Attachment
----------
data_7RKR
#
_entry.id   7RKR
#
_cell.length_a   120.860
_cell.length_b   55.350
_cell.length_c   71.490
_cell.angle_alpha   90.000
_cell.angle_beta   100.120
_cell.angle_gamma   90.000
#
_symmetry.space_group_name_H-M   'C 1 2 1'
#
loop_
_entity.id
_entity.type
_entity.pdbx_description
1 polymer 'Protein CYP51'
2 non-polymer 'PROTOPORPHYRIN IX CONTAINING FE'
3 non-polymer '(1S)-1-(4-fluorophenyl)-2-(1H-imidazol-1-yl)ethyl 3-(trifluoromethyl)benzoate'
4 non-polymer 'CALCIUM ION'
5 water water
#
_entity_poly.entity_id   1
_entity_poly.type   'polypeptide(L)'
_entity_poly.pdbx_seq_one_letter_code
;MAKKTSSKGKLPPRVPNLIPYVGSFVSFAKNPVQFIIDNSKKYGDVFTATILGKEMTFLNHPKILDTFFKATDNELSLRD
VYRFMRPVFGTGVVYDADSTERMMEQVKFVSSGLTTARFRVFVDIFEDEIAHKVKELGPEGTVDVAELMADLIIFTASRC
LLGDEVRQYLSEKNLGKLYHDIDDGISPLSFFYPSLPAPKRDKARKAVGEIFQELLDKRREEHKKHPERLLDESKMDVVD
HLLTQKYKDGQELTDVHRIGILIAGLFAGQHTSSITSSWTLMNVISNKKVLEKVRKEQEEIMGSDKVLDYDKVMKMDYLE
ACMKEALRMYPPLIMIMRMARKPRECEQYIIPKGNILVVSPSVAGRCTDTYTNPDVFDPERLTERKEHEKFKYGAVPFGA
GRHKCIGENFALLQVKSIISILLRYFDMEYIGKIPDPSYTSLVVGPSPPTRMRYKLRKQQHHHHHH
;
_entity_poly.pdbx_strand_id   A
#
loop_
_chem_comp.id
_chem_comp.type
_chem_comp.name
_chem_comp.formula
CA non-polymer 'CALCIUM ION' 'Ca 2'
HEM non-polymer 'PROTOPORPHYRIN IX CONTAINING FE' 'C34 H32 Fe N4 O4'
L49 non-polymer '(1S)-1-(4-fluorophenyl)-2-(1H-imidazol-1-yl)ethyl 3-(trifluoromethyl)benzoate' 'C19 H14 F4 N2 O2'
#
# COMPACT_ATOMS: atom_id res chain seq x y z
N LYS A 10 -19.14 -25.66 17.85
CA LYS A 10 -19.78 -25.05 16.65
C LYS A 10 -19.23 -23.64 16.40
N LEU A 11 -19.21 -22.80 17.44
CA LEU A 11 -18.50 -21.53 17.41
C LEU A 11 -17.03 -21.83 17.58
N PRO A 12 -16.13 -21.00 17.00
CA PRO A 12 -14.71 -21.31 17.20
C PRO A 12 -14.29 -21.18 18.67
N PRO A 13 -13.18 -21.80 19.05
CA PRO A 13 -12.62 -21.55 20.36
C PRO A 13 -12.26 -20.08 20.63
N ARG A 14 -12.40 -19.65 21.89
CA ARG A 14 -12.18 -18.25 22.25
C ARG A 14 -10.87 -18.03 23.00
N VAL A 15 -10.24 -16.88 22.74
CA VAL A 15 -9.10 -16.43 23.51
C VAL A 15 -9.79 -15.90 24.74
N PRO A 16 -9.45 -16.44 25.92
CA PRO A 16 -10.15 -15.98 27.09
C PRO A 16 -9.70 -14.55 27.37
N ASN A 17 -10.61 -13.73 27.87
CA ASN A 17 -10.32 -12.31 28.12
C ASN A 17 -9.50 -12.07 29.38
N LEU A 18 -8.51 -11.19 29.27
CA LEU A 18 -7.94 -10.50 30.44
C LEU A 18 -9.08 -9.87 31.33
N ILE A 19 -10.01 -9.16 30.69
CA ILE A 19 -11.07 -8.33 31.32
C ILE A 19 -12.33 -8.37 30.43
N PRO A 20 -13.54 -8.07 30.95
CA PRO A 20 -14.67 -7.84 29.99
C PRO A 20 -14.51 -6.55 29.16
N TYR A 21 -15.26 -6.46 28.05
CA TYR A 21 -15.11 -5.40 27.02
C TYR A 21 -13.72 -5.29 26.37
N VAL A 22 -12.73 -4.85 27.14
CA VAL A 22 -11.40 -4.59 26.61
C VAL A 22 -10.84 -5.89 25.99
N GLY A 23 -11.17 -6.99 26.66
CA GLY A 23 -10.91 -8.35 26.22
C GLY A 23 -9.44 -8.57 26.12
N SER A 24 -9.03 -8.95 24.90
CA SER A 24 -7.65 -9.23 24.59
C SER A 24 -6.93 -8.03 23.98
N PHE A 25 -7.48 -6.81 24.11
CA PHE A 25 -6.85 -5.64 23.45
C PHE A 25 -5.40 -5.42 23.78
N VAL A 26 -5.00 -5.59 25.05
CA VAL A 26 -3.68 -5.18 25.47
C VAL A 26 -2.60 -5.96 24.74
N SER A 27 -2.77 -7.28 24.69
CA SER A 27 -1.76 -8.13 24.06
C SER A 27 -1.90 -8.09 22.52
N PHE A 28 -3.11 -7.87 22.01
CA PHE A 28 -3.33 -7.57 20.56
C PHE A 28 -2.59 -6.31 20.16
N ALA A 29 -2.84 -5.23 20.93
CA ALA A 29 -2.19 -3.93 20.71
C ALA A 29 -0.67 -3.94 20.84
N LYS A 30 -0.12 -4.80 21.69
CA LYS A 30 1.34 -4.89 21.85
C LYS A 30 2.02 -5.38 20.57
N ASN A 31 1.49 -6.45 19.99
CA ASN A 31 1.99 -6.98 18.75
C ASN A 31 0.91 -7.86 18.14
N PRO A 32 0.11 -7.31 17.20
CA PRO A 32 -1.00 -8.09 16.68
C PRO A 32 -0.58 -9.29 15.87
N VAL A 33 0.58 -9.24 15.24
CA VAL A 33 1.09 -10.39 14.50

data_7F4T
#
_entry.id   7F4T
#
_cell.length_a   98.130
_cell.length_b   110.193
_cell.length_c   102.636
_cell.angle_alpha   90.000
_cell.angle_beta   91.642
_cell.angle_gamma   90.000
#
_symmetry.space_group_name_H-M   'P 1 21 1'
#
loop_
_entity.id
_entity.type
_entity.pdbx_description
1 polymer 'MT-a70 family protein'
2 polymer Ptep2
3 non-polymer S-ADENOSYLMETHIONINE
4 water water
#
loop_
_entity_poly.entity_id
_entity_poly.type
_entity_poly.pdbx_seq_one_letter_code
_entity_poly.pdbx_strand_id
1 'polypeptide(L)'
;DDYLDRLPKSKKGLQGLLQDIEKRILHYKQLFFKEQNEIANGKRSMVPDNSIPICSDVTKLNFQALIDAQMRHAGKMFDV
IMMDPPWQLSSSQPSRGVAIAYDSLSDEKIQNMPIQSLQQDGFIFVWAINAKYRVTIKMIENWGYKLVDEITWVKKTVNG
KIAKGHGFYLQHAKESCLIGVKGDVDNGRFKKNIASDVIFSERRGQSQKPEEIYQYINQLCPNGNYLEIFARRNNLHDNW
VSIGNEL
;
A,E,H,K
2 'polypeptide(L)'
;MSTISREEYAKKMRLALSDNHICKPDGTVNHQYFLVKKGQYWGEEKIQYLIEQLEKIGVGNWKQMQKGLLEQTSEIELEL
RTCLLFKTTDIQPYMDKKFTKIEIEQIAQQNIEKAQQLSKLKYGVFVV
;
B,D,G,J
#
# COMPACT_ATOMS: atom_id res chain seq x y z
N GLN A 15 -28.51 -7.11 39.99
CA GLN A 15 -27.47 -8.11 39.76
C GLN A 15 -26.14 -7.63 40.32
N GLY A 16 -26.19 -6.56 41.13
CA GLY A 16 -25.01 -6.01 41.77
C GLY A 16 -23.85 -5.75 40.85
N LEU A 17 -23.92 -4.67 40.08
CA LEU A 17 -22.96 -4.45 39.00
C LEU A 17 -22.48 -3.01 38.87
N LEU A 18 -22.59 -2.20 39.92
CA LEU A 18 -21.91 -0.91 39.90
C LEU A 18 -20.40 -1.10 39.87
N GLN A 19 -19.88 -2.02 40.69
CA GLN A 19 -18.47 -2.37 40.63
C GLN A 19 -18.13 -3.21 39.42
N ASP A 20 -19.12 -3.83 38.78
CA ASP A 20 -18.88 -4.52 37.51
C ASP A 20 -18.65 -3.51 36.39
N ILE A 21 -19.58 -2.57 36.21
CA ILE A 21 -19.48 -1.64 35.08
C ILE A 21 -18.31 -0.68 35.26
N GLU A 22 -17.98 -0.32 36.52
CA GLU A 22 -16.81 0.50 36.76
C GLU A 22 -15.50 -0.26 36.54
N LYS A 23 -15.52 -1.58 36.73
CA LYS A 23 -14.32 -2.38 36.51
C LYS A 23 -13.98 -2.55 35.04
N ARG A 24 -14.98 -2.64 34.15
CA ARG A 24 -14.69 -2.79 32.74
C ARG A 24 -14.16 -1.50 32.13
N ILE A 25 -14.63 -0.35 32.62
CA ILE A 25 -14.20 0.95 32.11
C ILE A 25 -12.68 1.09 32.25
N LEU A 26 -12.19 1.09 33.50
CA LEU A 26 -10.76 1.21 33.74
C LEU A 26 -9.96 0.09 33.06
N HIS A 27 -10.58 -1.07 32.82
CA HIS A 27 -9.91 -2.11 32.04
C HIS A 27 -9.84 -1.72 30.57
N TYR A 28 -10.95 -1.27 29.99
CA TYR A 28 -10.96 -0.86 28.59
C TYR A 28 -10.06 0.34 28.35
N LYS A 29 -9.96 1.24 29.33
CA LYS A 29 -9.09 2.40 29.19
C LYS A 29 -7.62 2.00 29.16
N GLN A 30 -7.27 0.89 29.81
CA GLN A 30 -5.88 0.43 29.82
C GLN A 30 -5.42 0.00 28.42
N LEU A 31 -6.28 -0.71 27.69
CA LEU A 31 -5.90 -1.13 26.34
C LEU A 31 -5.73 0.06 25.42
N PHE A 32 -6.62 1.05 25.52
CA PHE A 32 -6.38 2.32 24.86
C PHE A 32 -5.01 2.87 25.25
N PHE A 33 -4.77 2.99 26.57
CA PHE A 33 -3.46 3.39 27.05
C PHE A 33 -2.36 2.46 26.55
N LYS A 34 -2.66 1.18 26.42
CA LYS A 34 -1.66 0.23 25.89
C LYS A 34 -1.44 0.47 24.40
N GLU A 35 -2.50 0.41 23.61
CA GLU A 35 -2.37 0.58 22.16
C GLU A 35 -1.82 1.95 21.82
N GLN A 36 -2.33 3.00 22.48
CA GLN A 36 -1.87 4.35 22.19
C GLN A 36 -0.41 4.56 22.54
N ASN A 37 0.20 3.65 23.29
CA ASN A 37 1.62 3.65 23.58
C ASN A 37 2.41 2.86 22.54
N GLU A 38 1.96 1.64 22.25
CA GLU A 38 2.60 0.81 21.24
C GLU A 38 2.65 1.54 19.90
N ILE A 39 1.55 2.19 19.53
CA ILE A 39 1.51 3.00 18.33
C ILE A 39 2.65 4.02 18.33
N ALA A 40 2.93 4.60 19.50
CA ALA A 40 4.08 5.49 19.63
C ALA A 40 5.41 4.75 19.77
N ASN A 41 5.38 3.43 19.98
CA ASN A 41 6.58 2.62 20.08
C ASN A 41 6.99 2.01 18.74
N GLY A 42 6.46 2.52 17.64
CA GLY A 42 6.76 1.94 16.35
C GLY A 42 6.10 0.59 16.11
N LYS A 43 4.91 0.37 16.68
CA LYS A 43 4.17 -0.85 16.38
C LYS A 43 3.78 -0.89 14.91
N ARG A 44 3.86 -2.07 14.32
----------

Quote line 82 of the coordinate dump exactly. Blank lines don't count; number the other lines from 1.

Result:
N VAL A 22 -12.73 -4.85 27.14